Neck Reset Blues

Here's what the neck join usually looks like. The glue isn't too neat but there isn't a ton of extra oozing out anywhere and no clamp marks. There are variations in the way the end of the tenon in cut-some are like this photo, some are cut straight across and some are trapezoids.

Martin guys and most other high end acoustic aficionados don’t give neck resets much thought. They kind of go with the territory on these old acoustics-partially because there is some much more movement over the course of years with a hollow body spruce top guitar than there is with a solid or semi hollow guitar like an ES-335. As I understand it  (and I’m no expert in these things but I can read and everything you read on the Internets is true right?)  they don’t affect the value of an old acoustic.  This isn’t true when it comes to most electrics however and not because it necessarily affects the playability but because it just isn’t “original” Well what isn’t original? The glue. Just the glue. That’s what a reset is in a solid or semi hollow guitar. It means the glue gave up and the neck came loose. I can’t think of a single instance that the neck angle on an ES-335 changed because of environmental issues like an acoustic.  I hadn’t even seen a reset 335 until recently. You see them on SGs all the time-more often than not these days. And there’s a good reason for that. The SG tenon is a flat tongue that is glued on one big surface and maybe a teeny bit on the very thin sides. The glue eventually gives up and the neck comes loose. Or the guitar gets knocked over and the week tenon gets busted. This just doesn’t seem to happen much with a 335 and there’s a good reason for that as well. The neck tenon (see this post) on a vintage 335 (up to mid 69) is pretty darn huge and has glue on three substantial surfaces. Beyond that, it’s glued to a big ol’ piece of maple that’s as solid as a tree. So, as a result, these guitars don’t generally need a reset because the necks just don’t ever move from their very secure pocket. But glue is not eternal. It is subject to the environment and age, just like the rest of us, and as a result, the neck can simply come loose on its own. So whaddya do? You take it to your friendly neighborhood luthier-be careful-I had a reader explain he was taking his guitar to a Lutheran which can be a real mistake-and have him reglue it using hide glue as was done at the factory. In my mind this should have a very minimal effect on the value of the guitar. the thing that affects the value, to me, isn’t even the fact that the neck was reglued-it’s the fact that the lacquer between the heel and the body has to be broken and either left broken or touched up. If you have it touched up, the black light police will know and will think maybe its a reneck or a repaired break. If you don’t touch up the lacquer and the job is done right, there is a hairline of space between the heel and the body on the back and sides. That’s usually the giveaway right? Well, no -not exactly. I’ve had a fair number of ES-335s and their brethren with that same space and no sign of any work at all. That joint can get a lot of stress over 50 years and the lacquer in there is pretty thin and can flake away on the side and split on the back. What I do if I see a space there is this: I pull the neck pickup and look in the rout. If there’s a clamp mark or two or three, it’s probably a reset. Gibson may have used clamps but they didn’t leave marks in there. If there a lot of extra glue in there, it’s a tossup. I’ve seen some really sloppy glue work on Gibsons. You want see really sloppy glue work? Look at the bottom edge of the center block. It usually looks like they hired trained (and not very well trained) gorillas to do the glue work there. I guess they just figured no one would bother looking. But here’s the thing. It’s a reglued joint not a break. If the nut came unglued and you stuck it back in with some Elmers you probably would give it much thought. If the guitar in question is solid and you like it (and if you can get a couple hundred off), then don’t worry about a reset. Glue is not eternal. Nor, probably, are Lutherans, but don’t tell them that.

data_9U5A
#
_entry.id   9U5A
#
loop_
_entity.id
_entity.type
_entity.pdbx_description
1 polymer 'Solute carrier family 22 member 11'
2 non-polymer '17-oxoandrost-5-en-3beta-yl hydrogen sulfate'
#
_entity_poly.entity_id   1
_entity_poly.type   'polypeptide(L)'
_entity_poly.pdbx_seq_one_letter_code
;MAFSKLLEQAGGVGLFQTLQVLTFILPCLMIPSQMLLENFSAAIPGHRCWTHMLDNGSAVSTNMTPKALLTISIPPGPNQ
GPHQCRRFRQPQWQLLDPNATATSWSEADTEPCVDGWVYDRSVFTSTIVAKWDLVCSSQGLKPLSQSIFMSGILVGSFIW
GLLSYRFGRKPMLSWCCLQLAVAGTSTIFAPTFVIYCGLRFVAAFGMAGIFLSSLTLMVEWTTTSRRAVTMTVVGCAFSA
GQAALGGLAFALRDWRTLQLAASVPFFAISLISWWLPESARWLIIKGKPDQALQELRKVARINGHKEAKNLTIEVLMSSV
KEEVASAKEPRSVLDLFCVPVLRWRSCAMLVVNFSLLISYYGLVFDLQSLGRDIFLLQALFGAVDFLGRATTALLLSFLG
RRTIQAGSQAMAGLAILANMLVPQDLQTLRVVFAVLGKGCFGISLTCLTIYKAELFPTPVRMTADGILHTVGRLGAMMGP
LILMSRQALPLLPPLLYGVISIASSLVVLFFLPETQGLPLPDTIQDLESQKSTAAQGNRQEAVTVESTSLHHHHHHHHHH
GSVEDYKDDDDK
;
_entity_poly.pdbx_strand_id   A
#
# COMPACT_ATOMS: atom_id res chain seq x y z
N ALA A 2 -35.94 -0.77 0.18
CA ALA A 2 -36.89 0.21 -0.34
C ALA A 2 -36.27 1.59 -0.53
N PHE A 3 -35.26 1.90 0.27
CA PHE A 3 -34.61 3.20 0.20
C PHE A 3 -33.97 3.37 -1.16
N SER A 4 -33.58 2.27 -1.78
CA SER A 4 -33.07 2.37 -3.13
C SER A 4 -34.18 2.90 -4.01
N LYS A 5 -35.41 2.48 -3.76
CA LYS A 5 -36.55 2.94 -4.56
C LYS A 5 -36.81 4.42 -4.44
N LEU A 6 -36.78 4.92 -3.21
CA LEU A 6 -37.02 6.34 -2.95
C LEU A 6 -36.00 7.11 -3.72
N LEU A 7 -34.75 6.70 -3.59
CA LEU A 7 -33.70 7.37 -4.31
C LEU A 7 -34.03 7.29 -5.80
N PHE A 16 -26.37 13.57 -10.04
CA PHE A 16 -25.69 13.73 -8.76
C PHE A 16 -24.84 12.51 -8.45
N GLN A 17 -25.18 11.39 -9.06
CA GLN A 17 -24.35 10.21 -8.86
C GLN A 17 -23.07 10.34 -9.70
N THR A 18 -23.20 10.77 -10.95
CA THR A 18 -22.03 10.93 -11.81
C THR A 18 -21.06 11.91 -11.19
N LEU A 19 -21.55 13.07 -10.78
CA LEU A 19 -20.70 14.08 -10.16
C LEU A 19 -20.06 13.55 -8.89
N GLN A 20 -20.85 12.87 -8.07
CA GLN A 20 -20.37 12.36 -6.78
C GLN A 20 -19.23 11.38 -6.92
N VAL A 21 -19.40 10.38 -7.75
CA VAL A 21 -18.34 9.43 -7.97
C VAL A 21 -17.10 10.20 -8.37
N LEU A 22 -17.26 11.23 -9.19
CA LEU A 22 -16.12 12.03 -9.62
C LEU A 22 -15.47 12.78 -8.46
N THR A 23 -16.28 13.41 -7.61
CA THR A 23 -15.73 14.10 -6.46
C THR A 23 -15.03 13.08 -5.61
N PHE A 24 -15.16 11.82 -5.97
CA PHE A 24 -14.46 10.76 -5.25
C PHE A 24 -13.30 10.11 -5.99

You can see that the lacquer is broken here but that doesn't mean it's been reset. It simply means the lacquer is broken here. It can be caused by environmental issues or trauma with no further damage. Or it could be a reset. Look inside the neck pickup rout for clamp marks.

The clamp marks are those circles. One is on the tenon and one is in the left router groove and another in the right router groove. I'm sure groove isn't the right word-anybody know what that's called? I'm not a woodworker unless you count using a toothpick.


One Response to “Neck Reset Blues”

  1. manny says:

    excellent job of information!!!

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